More physicians are proficient with EMRs but fewer are confident they improve care: survey
by Lauren Dubinsky
, Senior Reporter | April 13, 2015
The majority of physicians in the U.S. are more skilled at using EMRs than they were a couple of years ago but fewer are convinced that EMRs improve treatment decisions, lessen medical errors, and better patient outcomes, according to a new survey conducted by Accenture.
The survey interviewed 2,619 physicians in the U.S., Australia, Brazil, England, Norway and Singapore from December 2014 to January 2015. Accenture conducted a similar survey in 2012 and compared those results with the new survey’s results.
The survey revealed that 72 percent of the respondents are more proficient at using EMRs than they were two years ago. Only 13 percent of the physicians reported that they regularly use digital tools including email to communicate with patients in the 2012 survey but now 30 percent of them use those tools.
The survey also found that 82 percent of the physicians enter patient notes electronically, 72 percent prescribe drugs electronically, 65 percent receive clinical results directly into the EMR, 63 percent use electronic administration tools and 82 percent send e-order requests to labs.
But despite that, the physicians are less sure now than they were in 2012 that EMRs can provide them with the benefits they need. In 2012, 62 percent of the respondents believed EMRs can enhance treatment decisions but now only 46 percent do. In addition, 64 percent think that EMRs cut medical errors versus 72 percent in 2012 and 46 percent believe they improve outcomes versus 58 percent.
Most of the physicians — 70 percent — believe that health care IT takes away from the time they can spend with patients. Three-fourths of them think that the interoperability tools currently on the market limit their capacity to improve the quality of care with health care IT and 58 percent of them reported that the EHR systems in their organizations are difficult to use.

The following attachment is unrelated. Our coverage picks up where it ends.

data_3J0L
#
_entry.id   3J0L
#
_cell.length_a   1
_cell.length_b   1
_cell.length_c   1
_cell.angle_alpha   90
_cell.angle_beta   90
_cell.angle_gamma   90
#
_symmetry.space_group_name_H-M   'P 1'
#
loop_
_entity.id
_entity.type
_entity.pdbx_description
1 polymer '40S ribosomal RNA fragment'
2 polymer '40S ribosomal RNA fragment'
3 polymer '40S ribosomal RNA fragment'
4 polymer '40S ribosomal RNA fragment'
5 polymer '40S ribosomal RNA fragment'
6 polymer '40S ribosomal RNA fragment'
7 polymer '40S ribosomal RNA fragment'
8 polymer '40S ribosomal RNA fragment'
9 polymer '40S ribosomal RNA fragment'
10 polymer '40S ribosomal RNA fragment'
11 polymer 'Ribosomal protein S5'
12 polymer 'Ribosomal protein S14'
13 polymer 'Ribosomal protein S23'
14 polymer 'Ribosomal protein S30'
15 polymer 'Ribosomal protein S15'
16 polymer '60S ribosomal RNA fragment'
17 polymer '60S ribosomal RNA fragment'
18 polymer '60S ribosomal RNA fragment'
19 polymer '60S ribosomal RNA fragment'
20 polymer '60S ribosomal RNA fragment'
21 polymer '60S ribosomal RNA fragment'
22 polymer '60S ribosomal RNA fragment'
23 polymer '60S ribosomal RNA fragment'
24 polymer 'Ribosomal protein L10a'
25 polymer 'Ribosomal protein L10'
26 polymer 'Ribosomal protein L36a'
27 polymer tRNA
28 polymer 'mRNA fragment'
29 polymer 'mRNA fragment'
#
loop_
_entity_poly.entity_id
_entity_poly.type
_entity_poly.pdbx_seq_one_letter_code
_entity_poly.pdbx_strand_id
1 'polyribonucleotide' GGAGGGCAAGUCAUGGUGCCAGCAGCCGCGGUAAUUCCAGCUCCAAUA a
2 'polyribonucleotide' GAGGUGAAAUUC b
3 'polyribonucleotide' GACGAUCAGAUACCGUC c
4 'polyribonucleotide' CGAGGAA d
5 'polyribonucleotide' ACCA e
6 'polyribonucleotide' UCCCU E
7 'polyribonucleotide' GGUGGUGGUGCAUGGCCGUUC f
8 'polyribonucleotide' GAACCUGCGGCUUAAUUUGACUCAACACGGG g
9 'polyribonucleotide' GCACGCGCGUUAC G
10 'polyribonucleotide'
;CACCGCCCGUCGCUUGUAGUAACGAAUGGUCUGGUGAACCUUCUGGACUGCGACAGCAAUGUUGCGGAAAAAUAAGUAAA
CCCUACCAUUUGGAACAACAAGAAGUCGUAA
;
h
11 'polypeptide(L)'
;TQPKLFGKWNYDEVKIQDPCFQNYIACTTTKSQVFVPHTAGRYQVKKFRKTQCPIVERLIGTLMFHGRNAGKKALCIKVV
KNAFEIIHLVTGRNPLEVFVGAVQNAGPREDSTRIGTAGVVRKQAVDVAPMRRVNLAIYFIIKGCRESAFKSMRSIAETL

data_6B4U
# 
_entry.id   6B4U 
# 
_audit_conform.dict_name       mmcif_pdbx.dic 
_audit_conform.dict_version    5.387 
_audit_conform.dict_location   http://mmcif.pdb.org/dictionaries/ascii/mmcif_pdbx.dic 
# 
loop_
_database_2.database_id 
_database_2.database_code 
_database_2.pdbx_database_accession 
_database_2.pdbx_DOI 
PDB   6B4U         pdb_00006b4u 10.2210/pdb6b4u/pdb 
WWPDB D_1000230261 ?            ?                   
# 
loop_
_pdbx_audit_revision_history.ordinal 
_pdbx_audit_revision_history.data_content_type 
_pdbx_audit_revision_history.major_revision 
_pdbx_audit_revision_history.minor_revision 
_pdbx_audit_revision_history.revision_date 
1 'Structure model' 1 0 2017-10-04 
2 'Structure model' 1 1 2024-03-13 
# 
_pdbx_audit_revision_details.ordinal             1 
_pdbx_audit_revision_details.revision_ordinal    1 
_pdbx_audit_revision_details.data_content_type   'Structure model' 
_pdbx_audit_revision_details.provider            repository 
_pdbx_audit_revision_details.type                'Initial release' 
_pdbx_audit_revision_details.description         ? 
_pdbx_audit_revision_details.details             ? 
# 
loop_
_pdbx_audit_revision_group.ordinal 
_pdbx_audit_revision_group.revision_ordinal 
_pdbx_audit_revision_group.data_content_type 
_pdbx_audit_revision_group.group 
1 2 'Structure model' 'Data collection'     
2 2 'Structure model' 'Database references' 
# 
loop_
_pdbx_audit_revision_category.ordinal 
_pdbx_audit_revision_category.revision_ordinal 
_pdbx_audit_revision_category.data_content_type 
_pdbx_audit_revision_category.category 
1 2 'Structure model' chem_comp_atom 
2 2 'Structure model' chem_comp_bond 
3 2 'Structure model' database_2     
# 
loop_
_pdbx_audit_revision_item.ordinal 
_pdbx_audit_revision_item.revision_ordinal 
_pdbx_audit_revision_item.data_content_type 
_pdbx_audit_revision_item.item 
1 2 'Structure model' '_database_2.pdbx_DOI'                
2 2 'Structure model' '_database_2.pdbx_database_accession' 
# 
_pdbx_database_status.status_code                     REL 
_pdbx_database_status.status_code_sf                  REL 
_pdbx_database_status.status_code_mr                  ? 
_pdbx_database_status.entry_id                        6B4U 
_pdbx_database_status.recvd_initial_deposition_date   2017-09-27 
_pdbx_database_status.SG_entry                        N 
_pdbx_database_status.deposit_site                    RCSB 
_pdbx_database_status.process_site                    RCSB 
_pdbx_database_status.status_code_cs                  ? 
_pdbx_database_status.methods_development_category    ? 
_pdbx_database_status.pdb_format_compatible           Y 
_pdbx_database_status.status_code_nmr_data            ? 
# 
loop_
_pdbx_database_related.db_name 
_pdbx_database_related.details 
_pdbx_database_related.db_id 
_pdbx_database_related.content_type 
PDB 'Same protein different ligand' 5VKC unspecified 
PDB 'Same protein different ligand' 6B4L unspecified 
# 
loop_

“Despite the rapid uptake of electronic medical records, the industry is facing the reality that digital records alone are not sufficient to drive better, more-efficient care in the long-term," Dr. Kaveh Safavi, who leads Accenture’s global health business, said in a statement. He believes that both the technology and new care processes need to be adopted while also ensuring that the deficiencies in patient care are not made worse by digitization.
The survey also highlighted the trend toward greater patient engagement using health care IT. In 2012, only 8 percent of the physicians offered tele-monitoring devices but now 24 percent of them offer it.
Just over half of them provide their patients with access to online medical records and electronic reminders for follow-up care, 46 percent allow patients to schedule appointments online, 36 percent view health-related information during appointments and 14 percent conduct appointments through videoconferencing.
“When patients have a greater role in the record-keeping process, it can increase their understanding of conditions, improve motivation, and serve as a clear differentiator for clinical care provided by physicians,” Safavi said in a statement.
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